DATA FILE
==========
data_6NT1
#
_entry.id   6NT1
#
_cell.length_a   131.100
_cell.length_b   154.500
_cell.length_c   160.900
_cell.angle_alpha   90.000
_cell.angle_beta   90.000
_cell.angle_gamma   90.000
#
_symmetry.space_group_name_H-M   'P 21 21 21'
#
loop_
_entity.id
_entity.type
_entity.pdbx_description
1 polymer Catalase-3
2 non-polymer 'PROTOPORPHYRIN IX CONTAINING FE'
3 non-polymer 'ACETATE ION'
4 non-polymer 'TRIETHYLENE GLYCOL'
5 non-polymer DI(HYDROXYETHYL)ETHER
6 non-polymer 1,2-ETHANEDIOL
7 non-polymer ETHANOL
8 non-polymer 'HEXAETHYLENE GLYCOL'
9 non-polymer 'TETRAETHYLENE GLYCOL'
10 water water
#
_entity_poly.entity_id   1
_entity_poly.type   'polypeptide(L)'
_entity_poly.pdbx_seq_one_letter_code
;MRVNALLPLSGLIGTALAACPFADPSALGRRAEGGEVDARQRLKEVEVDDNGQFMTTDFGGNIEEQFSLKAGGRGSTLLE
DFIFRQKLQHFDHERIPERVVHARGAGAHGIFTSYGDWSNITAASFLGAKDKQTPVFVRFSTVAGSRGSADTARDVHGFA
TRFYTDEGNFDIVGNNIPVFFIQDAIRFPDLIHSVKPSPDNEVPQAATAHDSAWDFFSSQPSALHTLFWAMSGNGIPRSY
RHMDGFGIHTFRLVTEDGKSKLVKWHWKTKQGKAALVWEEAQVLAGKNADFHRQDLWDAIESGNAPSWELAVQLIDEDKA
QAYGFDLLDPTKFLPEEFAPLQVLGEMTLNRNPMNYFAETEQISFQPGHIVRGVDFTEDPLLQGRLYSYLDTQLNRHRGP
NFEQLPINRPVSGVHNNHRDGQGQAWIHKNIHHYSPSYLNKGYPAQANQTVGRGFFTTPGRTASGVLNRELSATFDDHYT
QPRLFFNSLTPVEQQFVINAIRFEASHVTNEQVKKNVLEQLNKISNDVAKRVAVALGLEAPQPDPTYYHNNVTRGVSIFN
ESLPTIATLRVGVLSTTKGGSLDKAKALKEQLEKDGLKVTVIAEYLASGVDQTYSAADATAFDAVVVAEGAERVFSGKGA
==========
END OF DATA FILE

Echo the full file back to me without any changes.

data_6NT1
#
_entry.id   6NT1
#
_cell.length_a   131.100
_cell.length_b   154.500
_cell.length_c   160.900
_cell.angle_alpha   90.000
_cell.angle_beta   90.000
_cell.angle_gamma   90.000
#
_symmetry.space_group_name_H-M   'P 21 21 21'
#
loop_
_entity.id
_entity.type
_entity.pdbx_description
1 polymer Catalase-3
2 non-polymer 'PROTOPORPHYRIN IX CONTAINING FE'
3 non-polymer 'ACETATE ION'
4 non-polymer 'TRIETHYLENE GLYCOL'
5 non-polymer DI(HYDROXYETHYL)ETHER
6 non-polymer 1,2-ETHANEDIOL
7 non-polymer ETHANOL
8 non-polymer 'HEXAETHYLENE GLYCOL'
9 non-polymer 'TETRAETHYLENE GLYCOL'
10 water water
#
_entity_poly.entity_id   1
_entity_poly.type   'polypeptide(L)'
_entity_poly.pdbx_seq_one_letter_code
;MRVNALLPLSGLIGTALAACPFADPSALGRRAEGGEVDARQRLKEVEVDDNGQFMTTDFGGNIEEQFSLKAGGRGSTLLE
DFIFRQKLQHFDHERIPERVVHARGAGAHGIFTSYGDWSNITAASFLGAKDKQTPVFVRFSTVAGSRGSADTARDVHGFA
TRFYTDEGNFDIVGNNIPVFFIQDAIRFPDLIHSVKPSPDNEVPQAATAHDSAWDFFSSQPSALHTLFWAMSGNGIPRSY
RHMDGFGIHTFRLVTEDGKSKLVKWHWKTKQGKAALVWEEAQVLAGKNADFHRQDLWDAIESGNAPSWELAVQLIDEDKA
QAYGFDLLDPTKFLPEEFAPLQVLGEMTLNRNPMNYFAETEQISFQPGHIVRGVDFTEDPLLQGRLYSYLDTQLNRHRGP
NFEQLPINRPVSGVHNNHRDGQGQAWIHKNIHHYSPSYLNKGYPAQANQTVGRGFFTTPGRTASGVLNRELSATFDDHYT
QPRLFFNSLTPVEQQFVINAIRFEASHVTNEQVKKNVLEQLNKISNDVAKRVAVALGLEAPQPDPTYYHNNVTRGVSIFN
ESLPTIATLRVGVLSTTKGGSLDKAKALKEQLEKDGLKVTVIAEYLASGVDQTYSAADATAFDAVVVAEGAERVFSGKGA